'Foreshadow' attack affects Intel chips

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The flaw affects chips made from 2015, but will be fixed in future models, Intel said

Researchers have found another serious security flaw in computer chips designed by Intel.

Nicknamed Foreshadow, this is the third significant flaw to affect the company’s chips this year.

The US government’s body for computer security said “an attacker could exploit this vulnerability to obtain sensitive information”.

Intel has released a patch which mitigates the problem, which affects processors released from 2015 onwards.

A full list of affected hardware has been posted on Intel's website.

"We are not aware of reports that any of these methods have been used in real-world exploits,” the firm said.

“But this further underscores the need for everyone to adhere to security best practices.”

It said future processors would be built in such a way as to not be affected by Foreshadow. News of the vulnerability followed two similar attacks - Spectre and Meltdown - that were discovered earlier this year. Collectively the flaws affected billions of computers around the world.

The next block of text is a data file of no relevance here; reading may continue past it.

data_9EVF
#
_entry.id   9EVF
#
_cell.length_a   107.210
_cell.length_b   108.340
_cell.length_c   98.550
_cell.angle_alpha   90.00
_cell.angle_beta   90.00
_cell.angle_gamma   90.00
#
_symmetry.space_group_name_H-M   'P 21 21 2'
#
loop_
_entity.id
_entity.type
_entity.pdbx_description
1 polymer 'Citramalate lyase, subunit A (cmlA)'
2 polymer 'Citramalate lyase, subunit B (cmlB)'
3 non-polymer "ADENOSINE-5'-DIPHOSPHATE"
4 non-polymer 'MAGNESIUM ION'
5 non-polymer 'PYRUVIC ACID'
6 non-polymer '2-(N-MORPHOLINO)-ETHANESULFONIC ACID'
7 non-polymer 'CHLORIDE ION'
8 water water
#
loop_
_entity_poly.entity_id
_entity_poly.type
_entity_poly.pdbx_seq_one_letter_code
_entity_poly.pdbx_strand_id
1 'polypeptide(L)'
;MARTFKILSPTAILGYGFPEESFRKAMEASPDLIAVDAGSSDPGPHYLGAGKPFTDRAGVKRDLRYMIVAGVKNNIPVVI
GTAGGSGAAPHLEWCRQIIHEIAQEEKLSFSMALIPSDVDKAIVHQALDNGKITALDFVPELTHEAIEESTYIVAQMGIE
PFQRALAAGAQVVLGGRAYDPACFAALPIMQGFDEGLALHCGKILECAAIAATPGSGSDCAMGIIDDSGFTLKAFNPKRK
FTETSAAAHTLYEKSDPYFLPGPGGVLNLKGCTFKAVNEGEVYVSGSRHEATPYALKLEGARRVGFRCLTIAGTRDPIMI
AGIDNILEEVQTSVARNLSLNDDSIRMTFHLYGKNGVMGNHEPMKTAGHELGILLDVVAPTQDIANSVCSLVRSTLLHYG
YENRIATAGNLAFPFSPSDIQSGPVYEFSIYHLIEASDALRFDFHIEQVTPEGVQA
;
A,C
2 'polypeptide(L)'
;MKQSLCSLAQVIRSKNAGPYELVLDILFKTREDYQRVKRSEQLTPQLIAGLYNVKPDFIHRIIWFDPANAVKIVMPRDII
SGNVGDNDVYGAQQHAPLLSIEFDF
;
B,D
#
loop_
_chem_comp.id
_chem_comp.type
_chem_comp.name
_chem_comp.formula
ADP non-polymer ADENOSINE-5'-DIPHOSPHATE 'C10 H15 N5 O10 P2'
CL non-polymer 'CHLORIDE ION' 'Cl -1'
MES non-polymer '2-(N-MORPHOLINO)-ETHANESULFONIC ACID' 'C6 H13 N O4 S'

'Lock box'

Foreshadow was discovered by collaborative work by researchers from KU Leuven university in Belgium, the Technion-Israel Institute of Technology, and others from the universities of Adelaide and Michigan. After Intel was made aware of the attack, the chip firm then discovered two more related weaknesses.

"What our attack does is it uses techniques that are very similar to the Meltdown attacks from six months ago,” explained Prof Thomas Wenisch from the University of Michigan.

"But we discovered we could specifically target a lock box within Intel’s processors. It would let you leak any data you want out of these secure enclaves."

Intel had created its fix prior to details of the flaw being made public, and coordinated its response with the researchers on Tuesday. Its fix disables some of the features in its chips that were vulnerable to the attack the researchers discovered.

Companies running cloud computing platforms could see a significant hit to their collective computing power, as Intel's mitigation limits the extent to which the same processor can be used simultaneously for multiple tasks. On Tuesday, however, the biggest cloud services companies - Amazon, Google and Microsoft - all said they had put in place a fix for the problem.

Individual computer users are advised, as ever, to download and install any software updates available. The research team told the BBC it was unlikely that individuals would see any performance impact.

Intel’s stock was marginally down in after-hours trading on Tuesday.